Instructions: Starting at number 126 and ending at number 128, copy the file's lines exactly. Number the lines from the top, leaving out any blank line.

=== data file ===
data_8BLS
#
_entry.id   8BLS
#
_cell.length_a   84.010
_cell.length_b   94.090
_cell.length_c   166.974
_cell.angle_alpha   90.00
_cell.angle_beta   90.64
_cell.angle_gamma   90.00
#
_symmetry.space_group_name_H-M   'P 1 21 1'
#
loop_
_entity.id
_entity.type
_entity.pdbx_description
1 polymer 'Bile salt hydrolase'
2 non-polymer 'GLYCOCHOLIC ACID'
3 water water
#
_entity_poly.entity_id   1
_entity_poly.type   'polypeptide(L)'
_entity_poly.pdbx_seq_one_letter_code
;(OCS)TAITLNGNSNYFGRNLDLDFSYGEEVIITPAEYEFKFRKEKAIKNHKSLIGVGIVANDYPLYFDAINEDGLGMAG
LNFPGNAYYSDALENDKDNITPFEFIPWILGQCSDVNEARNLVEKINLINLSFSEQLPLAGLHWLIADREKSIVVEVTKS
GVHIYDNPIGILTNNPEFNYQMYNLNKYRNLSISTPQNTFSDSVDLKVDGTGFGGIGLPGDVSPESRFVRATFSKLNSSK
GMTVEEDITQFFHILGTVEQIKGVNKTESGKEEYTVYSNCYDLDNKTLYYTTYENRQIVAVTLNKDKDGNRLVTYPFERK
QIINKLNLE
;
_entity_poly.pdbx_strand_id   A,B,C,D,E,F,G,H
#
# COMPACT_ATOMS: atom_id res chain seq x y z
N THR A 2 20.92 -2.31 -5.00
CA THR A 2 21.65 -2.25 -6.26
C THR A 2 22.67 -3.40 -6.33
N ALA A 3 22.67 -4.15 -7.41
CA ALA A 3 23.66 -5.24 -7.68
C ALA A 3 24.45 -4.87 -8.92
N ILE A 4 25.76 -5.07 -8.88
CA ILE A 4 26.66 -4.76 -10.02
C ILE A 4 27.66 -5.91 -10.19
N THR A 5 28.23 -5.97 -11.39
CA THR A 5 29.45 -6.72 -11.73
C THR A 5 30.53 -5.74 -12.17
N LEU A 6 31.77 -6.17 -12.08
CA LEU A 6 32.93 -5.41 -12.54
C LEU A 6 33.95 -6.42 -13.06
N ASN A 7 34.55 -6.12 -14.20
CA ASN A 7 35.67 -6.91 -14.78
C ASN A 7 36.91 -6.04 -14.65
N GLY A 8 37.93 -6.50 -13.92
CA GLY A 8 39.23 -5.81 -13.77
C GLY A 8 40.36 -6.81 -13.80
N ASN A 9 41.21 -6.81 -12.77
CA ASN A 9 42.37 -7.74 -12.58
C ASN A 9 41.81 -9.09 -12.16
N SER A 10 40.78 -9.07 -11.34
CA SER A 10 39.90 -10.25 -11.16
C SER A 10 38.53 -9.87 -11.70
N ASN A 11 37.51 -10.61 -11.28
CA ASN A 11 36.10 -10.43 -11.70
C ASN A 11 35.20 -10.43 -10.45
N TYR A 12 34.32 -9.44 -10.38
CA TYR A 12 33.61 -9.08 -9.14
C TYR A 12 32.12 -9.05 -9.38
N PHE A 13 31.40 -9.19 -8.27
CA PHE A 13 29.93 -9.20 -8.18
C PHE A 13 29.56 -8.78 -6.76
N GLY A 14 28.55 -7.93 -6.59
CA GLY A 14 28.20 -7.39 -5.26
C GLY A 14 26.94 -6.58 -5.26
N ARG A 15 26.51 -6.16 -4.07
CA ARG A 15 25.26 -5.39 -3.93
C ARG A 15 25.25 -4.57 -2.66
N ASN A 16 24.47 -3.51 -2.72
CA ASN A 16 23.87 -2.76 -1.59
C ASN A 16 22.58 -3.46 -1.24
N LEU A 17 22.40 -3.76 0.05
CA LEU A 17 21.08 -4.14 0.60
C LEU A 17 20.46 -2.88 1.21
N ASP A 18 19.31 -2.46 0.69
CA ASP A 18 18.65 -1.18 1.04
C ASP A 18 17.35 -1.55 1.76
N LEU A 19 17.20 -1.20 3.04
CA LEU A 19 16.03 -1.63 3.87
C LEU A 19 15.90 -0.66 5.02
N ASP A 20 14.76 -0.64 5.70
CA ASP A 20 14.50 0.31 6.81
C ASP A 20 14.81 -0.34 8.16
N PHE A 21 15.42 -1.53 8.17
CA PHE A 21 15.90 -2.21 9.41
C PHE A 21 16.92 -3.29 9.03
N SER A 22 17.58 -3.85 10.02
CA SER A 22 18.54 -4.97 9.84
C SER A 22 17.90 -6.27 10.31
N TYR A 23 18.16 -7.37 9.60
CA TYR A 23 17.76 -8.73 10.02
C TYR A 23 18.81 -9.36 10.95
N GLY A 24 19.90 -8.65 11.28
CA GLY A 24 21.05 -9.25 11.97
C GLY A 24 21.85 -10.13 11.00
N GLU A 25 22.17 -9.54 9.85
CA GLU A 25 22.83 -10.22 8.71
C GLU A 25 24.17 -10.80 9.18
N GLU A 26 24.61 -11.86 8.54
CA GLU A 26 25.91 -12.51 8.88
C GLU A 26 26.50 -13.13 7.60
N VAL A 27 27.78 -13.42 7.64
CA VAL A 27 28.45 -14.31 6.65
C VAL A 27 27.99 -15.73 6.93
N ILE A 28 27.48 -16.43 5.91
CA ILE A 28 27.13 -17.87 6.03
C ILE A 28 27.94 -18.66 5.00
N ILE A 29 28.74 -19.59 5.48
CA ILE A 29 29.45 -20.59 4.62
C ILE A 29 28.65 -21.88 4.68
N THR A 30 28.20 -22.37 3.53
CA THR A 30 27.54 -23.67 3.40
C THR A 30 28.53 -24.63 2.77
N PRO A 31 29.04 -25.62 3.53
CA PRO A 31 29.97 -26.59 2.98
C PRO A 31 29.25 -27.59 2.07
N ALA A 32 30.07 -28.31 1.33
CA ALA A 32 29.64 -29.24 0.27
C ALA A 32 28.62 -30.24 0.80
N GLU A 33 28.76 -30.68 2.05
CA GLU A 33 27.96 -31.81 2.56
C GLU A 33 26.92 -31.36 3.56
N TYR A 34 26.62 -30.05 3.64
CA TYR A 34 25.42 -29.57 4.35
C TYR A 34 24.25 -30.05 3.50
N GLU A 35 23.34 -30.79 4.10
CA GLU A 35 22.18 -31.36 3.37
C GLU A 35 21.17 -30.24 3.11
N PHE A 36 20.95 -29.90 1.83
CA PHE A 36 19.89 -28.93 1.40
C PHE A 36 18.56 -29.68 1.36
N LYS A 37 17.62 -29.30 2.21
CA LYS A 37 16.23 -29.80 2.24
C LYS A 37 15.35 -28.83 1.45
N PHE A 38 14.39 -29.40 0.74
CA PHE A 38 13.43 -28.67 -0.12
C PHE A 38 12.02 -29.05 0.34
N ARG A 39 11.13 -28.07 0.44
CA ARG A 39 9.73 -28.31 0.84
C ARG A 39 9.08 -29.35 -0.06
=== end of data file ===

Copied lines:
C ALA A 32 28.62 -30.24 0.80
N GLU A 33 28.76 -30.68 2.05
CA GLU A 33 27.96 -31.81 2.56